2009 Honda Fit and Suzuki SX4: Which Is The Better Highway Car?
May 14, 2009
A few weeks ago, my esteemed coworker "Bono" Sadlier wrote that he thought our long-term Suzuki SX4 was a quieter and smoother car on the freeway than our Honda Fit. I raised a Spock-ish eyebrow at that, as I wasn't sure I agreed. Can you really trust a guy who recreates U2 album photos in his spare time?
To gain a better perspective, Sadlier and I took out the SX4 and the Fit on Monday for a quick 25-mile comparison drive on Los Angeles' 405 freeway.
Almost immediately, we determined that the SX4 was the more agreeable car in terms of ride quality. While the Fit was busy and firm-riding on the 405's less-than-stellar concrete, the SX4 was much more composed. Sadlier even mumbled something about a Germanic feeling of solidity.
The SX4's gearing was also noticeably taller, as he noted in that earlier post, allowing it to cruise in top (fourth) gear at about 700 rpm less than what the Fit was doing in fifth gear. Consequently, you can't hear the SX4's engine at speed, whereas the Fit's engine drones audibly above 70 mph. In terms of road and wind noise, though, we thought the cars were about equal in a sort of "noisy but still acceptable" sort of way, and our test numbers for the Fit and SX4 seem to back that up .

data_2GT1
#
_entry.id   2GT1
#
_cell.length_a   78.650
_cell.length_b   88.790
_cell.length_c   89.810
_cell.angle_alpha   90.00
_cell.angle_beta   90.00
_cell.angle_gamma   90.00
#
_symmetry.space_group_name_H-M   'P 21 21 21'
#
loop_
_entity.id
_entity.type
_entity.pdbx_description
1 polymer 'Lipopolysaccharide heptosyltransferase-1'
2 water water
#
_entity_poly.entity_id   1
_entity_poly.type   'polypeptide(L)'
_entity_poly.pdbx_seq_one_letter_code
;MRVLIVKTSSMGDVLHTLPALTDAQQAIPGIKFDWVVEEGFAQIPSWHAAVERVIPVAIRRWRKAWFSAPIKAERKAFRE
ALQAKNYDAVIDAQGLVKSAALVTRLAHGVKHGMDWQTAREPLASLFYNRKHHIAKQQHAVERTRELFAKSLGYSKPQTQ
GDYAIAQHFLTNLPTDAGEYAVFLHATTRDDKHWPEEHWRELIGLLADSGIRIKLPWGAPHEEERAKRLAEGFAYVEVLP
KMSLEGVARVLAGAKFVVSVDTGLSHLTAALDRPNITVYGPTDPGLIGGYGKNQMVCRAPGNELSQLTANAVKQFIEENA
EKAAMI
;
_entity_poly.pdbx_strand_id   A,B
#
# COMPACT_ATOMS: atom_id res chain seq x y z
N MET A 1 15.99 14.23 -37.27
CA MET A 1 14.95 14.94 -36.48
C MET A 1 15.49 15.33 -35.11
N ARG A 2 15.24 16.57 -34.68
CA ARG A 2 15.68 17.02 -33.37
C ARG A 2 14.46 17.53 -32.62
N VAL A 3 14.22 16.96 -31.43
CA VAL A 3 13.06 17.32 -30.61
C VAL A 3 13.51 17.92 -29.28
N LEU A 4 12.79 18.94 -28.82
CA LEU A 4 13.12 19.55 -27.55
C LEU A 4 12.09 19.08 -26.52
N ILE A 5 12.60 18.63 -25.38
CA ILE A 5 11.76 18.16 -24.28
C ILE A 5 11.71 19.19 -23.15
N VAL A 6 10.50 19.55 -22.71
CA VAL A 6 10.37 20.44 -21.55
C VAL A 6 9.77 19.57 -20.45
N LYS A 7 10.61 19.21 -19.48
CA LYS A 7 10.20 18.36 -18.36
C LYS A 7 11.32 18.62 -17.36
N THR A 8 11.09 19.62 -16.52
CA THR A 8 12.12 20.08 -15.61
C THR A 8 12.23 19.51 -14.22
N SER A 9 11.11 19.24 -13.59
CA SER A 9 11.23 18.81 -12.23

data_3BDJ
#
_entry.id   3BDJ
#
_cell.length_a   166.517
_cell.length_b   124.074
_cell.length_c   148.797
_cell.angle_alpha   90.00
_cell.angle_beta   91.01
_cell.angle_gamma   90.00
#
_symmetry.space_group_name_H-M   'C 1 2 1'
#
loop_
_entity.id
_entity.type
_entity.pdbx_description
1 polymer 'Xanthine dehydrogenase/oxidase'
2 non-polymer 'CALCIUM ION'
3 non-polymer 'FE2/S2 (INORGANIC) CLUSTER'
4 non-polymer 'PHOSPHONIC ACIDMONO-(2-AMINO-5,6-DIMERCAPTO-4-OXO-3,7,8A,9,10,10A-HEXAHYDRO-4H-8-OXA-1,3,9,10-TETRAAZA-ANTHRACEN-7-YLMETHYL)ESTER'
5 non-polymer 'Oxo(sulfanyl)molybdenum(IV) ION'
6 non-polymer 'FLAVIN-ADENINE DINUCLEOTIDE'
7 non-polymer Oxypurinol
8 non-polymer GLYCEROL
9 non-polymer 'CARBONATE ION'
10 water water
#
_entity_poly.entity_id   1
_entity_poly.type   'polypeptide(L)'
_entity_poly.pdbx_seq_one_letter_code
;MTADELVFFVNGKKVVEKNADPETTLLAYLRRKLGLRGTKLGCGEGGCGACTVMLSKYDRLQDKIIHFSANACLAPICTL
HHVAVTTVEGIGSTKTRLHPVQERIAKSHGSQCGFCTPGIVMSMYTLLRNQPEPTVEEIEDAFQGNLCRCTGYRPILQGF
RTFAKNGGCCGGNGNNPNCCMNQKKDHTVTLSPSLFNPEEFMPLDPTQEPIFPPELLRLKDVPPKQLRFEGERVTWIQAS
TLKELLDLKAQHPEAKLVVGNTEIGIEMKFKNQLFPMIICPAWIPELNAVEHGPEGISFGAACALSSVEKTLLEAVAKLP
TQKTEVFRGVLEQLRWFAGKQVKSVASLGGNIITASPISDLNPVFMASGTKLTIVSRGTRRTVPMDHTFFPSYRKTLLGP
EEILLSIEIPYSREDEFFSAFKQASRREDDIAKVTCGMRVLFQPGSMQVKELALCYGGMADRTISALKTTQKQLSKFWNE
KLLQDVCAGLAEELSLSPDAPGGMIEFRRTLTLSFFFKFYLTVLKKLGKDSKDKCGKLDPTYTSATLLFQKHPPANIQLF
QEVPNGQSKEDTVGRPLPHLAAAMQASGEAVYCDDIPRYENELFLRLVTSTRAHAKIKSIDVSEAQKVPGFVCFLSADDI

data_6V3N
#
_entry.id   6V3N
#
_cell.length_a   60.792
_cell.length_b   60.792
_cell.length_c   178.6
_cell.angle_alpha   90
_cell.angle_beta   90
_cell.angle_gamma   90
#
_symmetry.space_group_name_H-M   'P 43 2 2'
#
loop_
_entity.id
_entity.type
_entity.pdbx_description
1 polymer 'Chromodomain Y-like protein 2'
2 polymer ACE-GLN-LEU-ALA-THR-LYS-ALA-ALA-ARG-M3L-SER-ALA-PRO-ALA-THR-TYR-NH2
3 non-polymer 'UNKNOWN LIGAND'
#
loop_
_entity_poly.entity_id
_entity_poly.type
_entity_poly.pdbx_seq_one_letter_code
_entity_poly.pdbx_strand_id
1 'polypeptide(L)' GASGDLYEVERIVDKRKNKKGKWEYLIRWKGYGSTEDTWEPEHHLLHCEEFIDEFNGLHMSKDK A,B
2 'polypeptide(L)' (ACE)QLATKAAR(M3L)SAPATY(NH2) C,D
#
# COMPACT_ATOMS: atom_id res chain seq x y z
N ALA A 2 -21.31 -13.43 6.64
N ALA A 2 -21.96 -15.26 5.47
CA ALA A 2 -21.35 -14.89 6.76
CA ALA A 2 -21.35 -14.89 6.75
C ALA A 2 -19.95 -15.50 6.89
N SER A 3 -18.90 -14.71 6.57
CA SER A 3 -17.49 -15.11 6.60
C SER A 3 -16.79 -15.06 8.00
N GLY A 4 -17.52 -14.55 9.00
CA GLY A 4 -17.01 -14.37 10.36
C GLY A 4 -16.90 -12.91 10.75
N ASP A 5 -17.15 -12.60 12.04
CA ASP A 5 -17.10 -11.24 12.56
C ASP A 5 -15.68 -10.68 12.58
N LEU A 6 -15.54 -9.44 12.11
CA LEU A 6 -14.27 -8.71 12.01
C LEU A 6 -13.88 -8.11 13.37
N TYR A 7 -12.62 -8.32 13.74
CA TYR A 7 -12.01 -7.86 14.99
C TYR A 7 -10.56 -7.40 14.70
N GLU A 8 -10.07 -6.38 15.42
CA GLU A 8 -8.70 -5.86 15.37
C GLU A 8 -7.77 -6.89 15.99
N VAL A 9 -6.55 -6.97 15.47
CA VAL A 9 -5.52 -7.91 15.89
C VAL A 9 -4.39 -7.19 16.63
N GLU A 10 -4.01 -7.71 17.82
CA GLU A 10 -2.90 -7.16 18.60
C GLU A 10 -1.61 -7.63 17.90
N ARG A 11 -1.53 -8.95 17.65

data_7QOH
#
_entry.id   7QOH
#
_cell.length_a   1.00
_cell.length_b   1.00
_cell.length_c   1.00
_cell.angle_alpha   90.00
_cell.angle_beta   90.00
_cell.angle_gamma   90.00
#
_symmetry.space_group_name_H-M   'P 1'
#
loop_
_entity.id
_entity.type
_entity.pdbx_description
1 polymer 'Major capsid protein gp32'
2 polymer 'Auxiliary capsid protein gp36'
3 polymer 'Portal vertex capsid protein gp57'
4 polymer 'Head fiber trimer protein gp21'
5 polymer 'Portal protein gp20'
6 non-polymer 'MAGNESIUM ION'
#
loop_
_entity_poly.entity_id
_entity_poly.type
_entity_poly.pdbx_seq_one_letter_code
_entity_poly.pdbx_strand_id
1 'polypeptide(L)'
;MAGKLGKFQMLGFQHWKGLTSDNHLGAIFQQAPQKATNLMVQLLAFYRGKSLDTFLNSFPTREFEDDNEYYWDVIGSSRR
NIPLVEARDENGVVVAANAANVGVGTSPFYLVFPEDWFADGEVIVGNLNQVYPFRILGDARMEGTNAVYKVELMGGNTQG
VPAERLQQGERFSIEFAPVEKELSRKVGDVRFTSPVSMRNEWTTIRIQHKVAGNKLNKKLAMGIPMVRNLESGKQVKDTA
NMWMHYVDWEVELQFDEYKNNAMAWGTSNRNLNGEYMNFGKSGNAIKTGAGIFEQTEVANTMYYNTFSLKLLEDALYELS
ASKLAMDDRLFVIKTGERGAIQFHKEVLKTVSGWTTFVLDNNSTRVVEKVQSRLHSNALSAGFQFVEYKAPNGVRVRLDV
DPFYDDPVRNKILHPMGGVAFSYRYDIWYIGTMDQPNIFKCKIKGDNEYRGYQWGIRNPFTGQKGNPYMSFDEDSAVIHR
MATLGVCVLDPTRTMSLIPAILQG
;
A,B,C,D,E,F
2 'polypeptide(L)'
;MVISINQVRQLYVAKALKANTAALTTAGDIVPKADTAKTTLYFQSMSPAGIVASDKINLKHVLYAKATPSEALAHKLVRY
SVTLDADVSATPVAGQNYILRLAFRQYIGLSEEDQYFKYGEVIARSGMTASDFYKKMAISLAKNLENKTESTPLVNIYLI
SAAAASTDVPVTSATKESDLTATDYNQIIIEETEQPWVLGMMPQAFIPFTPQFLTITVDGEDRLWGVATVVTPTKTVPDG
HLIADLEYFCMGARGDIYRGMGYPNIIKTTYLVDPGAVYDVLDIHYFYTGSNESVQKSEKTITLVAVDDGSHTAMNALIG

Josh also wrote in his San Diego post that he liked the SX4's steering more than the Fit's, though his impressions were based solely on highway driving. The Suzuki's steering does provide a notable amount of meaty stability to the car on the highway, but it seems to be a result of a strong self-centering tendency; if you drive through corners in the SX4, the steering can feel artificially springy. If you take twisty roads into account, I'd say the Fit's got more enjoyable overall steering.
Even so, the SX4 surprised me here a little. For highway driving, it edges out the Fit.
Brent Romans, Senior Automotive Editor